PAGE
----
Singapore GE2020: The battle for largest SMC Bukit Panjang

Singapore’s largest single-seat constituency has unexpectedly become a hot seat, leading to a battle between PAP parliamentarian Liang Eng Hwa and opposition heavyweight Paul Tambyah.
Singapore Democratic Party chairman Paul Tambyah and PAP Bukit Panjang SMC candidate Liang Eng Hwa greet each other while meeting residents in Bangkit Road on July 1, 2020.
Singapore Democratic Party chairman Paul Tambyah and PAP Bukit Panjang SMC candidate Liang Eng Hwa greet each other while meeting residents in Bangkit Road on July 1, 2020.PHOTO: LIANHE ZAOBAO

Singapore’s largest single-seat constituency, held by the PAP’s Teo Ho Pin for the past 14 years, has unexpectedly become a hot seat following his retirement. The SMC’s 35,497 eligible voters must now choose between PAP parliamentarian Liang Eng Hwa and opposition heavyweight Paul Tambyah. Clement Yong profiles the two candidates and asks them why they should be elected.

Liang Eng Hwa focused on the ground, bread-and-butter issues


The PAP's Mr Liang Eng Hwa in Fajar Road on Wednesday. ST PHOTO: JOEL CHAN

Mr Liang Eng Hwa believes that, if elected, he will be no less rigorous a check on the Government than a potential opposition Member of Parliament.

The three-term MP is staking his claim on single-seat Bukit Panjang by mostly emphasising municipal issues like estate upgrading - his passion project - as well as his track record.

But the 56-year-old People's Action Party candidate also believes that "I do the checks and balances sometimes more rigorously than opposition members", he told The Straits Times in an interview on Wednesday, adding that he had not shied away from debating on major national issues.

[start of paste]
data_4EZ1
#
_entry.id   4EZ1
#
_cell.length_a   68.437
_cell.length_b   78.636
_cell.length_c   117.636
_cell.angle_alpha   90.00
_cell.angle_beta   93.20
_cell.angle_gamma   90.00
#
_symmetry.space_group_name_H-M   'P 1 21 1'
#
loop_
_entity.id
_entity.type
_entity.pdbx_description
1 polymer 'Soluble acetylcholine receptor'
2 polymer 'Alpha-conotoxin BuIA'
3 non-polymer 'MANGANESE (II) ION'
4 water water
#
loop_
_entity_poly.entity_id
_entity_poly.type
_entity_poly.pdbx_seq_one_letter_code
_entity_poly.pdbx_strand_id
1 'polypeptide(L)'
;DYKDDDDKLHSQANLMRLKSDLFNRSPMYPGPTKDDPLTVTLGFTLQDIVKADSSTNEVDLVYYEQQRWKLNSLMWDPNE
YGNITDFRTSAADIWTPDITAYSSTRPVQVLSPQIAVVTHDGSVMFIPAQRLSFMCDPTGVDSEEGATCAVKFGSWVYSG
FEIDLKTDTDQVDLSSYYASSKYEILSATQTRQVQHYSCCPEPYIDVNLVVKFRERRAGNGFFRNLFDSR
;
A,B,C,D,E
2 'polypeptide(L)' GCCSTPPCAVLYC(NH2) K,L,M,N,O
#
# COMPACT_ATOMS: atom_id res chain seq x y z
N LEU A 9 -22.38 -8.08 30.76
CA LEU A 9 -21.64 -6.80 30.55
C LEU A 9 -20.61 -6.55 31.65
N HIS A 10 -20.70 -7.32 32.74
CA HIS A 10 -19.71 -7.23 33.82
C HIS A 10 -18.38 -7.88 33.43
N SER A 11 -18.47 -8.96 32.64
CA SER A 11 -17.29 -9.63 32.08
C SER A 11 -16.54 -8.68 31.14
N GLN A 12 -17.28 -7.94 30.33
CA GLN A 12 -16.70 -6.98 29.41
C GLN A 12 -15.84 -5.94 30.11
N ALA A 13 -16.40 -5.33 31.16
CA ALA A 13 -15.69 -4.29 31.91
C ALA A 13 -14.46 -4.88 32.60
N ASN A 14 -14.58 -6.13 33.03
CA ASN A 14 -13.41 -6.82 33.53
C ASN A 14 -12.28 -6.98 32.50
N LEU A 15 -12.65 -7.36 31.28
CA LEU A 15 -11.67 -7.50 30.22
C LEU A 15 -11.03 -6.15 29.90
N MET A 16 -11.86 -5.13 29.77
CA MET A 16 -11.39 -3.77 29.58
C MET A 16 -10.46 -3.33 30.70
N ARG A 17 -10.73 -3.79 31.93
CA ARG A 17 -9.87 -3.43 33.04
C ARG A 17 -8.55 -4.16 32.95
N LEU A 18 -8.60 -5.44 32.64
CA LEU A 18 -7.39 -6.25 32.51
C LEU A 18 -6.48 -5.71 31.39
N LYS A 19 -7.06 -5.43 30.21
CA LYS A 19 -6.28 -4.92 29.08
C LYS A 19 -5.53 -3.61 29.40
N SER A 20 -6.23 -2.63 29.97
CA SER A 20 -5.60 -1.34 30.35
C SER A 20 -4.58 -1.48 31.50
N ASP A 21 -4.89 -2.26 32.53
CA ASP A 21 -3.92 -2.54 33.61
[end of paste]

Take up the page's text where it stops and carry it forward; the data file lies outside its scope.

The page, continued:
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Paul Tambyah wants to see change in economic policies



Singapore Democratic Party candidate Paul Tambyah meeting people in Bukit Panjang yesterday. ST PHOTO: ALPHONSUS CHERN

Professor Paul Tambyah has acquired a higher profile in recent months because of the coronavirus pandemic. But the infectious diseases specialist views his medical expertise as just one of the ways he can serve the country.

The professor of medicine at the National University of Singapore (NUS), who has appeared on TV and radio programmes as an expert voice on the outbreak, said: "I mean, frankly, you are electing an MP, you are not electing a doctor.

"It may be beneficial, but you know, this virus is going to die out, the epidemic is going to be over."

More importantly, Singapore's economic policies need to change, the chairman of the Singapore Democratic Party said in an interview with The Straits Times on Wednesday.

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